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Students’ individuality on display at Chinese Immersion Charter School graduation

  • Pioneer Valley Chinese Immersion Charter School graduates Rhiannon Toole, left, and Emma Lama adjust their mortarboards before graduation, Friday at the school. GAZETTE STAFF/JERREY ROBERTS

  • Pioneer Valley Chinese Immersion Charter School graduate Olivia Clarkewright makes an adjustment to her mortar board before commencement, Friday, June 1, 2018 at the school. —GAZETTE STAFF/JERREY ROBERTS

  • Pioneer Valley Chinese Immersion Charter School graduates Sonja Eiseman, left, and Emma Lama adjust their mortarboards before graduation, June 1 at the school. GAZETTE STAFF/JERREY ROBERTS

  • Pioneer Valley Chinese Immersion Charter School graduates Evan Xie, left, and Andrew Brown rehearse a song before commencement Friday at the school. GAZETTE STAFF/JERREY ROBERTS

  • Pioneer Valley Chinese Immersion Charter School perform an exercise said to benefit the eyes before graduation June 1 at the school. GAZETTE STAFF/JERREY ROBERTS



For the Bulletin
Thursday, June 07, 2018

HADLEY — “I don’t think it’s hyperbolic to say that you are all extraordinary,” faculty speaker Bruce Rubin said in his address to the Pioneer Valley Chinese Immersion Charter School’s Class of 2018.

Of the 11 graduates, 10 were International Baccalaureate Diploma Candidates, four were National Honor Society members and all will go on to pursue higher education.

The Class of 2018 was the second class to graduate from PVCICS, a K-12 charter school which opened in the fall 2007. Classes are taught in both English and Mandarin. The graduation was held Friday evening in the school’s gymnasium.

Rubin’s speech highlighted the ways the students had pushed the envelope over the course of their education.

“You are not afraid to challenge orthodoxy and authority,” Rubin said to the class. “‘Just because’ is not a response that you are willing to accept.”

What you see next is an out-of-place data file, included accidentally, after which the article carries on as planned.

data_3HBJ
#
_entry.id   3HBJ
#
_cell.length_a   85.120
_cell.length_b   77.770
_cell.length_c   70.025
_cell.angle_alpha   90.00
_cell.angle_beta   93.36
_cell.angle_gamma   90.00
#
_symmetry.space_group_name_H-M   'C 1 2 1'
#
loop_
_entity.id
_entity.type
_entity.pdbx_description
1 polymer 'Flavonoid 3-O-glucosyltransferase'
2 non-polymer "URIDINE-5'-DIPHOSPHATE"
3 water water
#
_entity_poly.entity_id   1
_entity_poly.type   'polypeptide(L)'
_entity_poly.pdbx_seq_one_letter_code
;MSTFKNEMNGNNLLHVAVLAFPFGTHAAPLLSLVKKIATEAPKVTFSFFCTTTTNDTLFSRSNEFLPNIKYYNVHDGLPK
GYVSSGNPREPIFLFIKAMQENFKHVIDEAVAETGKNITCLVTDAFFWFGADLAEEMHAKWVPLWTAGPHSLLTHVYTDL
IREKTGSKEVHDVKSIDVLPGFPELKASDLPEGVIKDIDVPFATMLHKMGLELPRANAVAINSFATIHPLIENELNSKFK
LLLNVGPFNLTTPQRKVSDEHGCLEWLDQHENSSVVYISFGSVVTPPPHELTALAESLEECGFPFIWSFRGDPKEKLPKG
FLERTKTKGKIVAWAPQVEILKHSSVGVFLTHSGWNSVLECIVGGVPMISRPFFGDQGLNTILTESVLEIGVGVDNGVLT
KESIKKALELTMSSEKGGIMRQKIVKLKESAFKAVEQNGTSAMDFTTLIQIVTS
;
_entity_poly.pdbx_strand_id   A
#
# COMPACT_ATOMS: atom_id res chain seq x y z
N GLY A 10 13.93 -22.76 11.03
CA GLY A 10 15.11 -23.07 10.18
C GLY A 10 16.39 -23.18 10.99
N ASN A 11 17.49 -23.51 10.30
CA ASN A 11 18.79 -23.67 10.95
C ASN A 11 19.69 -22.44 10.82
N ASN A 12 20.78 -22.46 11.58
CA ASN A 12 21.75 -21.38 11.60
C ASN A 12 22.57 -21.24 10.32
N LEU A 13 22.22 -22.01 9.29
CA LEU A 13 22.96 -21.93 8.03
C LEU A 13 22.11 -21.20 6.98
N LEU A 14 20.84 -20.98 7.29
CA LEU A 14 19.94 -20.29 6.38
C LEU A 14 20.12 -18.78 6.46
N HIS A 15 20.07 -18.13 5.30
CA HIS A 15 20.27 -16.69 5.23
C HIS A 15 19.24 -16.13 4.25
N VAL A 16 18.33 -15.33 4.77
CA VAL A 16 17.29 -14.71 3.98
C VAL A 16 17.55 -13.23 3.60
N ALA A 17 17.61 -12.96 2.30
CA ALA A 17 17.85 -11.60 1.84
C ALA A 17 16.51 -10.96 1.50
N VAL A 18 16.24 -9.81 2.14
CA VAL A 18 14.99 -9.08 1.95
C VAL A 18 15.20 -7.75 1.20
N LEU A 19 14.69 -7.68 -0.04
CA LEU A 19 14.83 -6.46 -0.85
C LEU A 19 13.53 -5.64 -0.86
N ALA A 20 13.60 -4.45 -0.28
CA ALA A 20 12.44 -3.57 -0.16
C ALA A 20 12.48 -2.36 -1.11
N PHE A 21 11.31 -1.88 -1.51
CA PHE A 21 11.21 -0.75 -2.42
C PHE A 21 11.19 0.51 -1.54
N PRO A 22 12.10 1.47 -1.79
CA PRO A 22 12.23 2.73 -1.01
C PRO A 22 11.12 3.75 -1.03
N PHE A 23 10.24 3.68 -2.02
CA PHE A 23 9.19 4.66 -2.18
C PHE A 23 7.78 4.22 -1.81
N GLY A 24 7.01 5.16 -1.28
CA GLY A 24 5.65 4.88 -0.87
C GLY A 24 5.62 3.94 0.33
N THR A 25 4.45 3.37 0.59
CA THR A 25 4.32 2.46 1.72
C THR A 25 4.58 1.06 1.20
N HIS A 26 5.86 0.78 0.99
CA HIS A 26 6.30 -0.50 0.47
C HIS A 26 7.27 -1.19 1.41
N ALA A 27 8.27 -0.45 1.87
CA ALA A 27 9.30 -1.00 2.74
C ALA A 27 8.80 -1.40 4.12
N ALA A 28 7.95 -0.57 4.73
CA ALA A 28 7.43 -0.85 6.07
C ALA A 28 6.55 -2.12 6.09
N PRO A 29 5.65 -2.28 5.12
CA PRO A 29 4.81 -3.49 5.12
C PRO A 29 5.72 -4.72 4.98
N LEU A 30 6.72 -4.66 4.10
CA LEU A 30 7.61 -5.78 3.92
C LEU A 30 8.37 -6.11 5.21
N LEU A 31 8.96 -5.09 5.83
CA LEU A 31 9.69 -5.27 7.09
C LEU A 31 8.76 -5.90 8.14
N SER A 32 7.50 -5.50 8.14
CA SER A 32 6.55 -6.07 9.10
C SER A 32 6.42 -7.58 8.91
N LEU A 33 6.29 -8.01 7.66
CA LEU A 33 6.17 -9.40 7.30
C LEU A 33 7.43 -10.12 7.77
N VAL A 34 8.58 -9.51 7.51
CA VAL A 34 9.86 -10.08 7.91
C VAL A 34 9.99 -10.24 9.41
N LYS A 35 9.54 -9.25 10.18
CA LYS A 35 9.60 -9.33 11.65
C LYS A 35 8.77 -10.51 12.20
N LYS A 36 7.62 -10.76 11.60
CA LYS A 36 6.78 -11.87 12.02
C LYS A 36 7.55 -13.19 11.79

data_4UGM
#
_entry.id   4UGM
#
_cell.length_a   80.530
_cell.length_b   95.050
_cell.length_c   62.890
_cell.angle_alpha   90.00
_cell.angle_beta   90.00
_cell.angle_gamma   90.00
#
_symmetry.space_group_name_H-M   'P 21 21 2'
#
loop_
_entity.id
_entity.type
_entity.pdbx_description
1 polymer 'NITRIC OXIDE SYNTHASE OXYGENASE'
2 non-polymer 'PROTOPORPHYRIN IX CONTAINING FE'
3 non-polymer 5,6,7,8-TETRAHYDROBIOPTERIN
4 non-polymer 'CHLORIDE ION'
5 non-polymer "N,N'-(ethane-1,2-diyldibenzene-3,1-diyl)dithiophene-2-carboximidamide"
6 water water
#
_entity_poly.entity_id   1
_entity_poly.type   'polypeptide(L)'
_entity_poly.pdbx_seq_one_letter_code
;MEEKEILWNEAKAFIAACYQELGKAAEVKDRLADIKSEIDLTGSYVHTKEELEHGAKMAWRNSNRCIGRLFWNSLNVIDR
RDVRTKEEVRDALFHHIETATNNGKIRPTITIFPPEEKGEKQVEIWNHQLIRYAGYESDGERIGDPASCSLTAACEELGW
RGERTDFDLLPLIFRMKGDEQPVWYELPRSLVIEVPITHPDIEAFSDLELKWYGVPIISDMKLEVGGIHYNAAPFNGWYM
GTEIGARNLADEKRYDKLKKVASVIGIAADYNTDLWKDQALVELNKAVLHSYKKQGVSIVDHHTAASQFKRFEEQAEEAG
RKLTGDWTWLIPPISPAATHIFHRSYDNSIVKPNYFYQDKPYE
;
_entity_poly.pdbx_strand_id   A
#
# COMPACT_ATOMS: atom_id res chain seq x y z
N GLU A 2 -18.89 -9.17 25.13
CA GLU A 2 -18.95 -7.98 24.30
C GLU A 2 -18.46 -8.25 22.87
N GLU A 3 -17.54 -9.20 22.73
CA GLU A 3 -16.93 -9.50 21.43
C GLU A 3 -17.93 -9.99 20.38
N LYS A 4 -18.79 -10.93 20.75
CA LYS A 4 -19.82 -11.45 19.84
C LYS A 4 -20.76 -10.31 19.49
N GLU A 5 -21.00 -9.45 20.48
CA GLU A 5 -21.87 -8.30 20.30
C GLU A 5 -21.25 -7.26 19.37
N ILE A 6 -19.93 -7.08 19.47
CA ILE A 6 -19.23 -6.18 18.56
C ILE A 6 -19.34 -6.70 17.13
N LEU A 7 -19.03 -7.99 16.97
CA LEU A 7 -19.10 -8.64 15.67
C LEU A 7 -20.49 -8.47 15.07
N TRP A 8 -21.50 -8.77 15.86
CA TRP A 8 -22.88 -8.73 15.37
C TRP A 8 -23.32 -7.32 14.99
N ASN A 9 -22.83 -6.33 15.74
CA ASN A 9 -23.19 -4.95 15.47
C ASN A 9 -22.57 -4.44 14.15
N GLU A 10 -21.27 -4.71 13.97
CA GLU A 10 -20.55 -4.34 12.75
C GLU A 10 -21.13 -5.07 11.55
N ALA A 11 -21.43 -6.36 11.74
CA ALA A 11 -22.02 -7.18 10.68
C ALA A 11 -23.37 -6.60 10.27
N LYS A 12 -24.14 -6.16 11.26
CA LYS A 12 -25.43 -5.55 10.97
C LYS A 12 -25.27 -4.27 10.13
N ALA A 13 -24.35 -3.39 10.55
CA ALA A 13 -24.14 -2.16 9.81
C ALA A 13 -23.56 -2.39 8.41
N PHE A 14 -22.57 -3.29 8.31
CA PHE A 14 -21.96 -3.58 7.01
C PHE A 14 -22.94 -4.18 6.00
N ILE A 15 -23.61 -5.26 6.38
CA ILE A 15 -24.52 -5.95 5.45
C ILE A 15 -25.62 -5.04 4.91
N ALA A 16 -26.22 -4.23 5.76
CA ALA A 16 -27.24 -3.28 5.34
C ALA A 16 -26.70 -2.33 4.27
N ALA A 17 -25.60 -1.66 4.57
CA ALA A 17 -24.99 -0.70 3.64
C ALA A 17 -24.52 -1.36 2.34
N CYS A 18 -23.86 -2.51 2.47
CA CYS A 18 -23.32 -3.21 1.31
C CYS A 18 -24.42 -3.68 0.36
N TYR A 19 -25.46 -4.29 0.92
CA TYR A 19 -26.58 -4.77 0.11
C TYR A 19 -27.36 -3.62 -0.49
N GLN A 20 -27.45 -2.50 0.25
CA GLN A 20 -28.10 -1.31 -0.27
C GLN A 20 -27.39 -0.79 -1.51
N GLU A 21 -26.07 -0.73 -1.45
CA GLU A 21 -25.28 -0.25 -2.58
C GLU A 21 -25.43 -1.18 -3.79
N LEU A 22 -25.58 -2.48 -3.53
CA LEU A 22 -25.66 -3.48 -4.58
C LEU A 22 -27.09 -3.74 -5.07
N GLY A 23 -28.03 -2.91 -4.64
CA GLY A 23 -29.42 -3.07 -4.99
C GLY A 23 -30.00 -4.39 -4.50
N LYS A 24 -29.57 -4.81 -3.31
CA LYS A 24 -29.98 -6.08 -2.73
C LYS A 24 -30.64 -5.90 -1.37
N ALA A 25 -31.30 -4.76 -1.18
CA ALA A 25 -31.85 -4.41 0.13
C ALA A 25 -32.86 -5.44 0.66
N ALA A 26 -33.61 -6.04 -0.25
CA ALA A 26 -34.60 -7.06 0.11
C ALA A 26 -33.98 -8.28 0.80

True to Rubin’s characterization, the students broke with the scheduled programming and took to the stage to deliver heartfelt messages of thanks to teachers that had helped them along their academic careers. There were tears.

Class speaker Sonja Eiseman from Williamsburg also thanked the teachers in her speech.

“With your guidance, college isn’t so abstract.” Eiseman said to the faculty, “PVCICS made sure that higher education was a possibility for everyone.”

Eiseman will continue to practice her Mandarin in Taiwan this summer and will start school in the fall at Barnard College in New York, where she plans to study international relations as a pre-law major.

But Eiseman says no matter where she ends up, she will always “hold on to an appreciation for Chinese language and culture.”

Co-class speaker Evan Xie addressed his fellow graduates on the importance of “failing first.”

The IB program was challenging, Xie said, and he felt tempted to give up almost every day.

“But we did not quit,” Xie said. “We chose to succeed because we believed in our futures. I am honored to say that we made it.”

In the fall, Xie will be attending the University of New York in Shanghai — a choice, he said, that was a direct result of the education he received at PVCICS.

“If I hadn’t gone to school here, I don’t think I would be remotely interested in Chinese,” Xie told the Gazette.

The commencement ceremony included a performance of David Bowie’s “Heroes” by Andrew Brown and Evan Xie as well as the impromptu thanking of the teachers. Each of the graduates had a chance to make their voice heard.

While the program praised individual achievement, the graduates did not forget those who had helped them along their way.

Along with their diplomas, the graduates were given two pink roses. At the end of the ceremony, the graduates went into the crowd of friends, family and teachers to present their roses and express their gratitude.

Principal Kathleen Wang echoed the sentiment of communality in her speech.

“It’s not just the efforts of one or a few but of all of those here,” she said.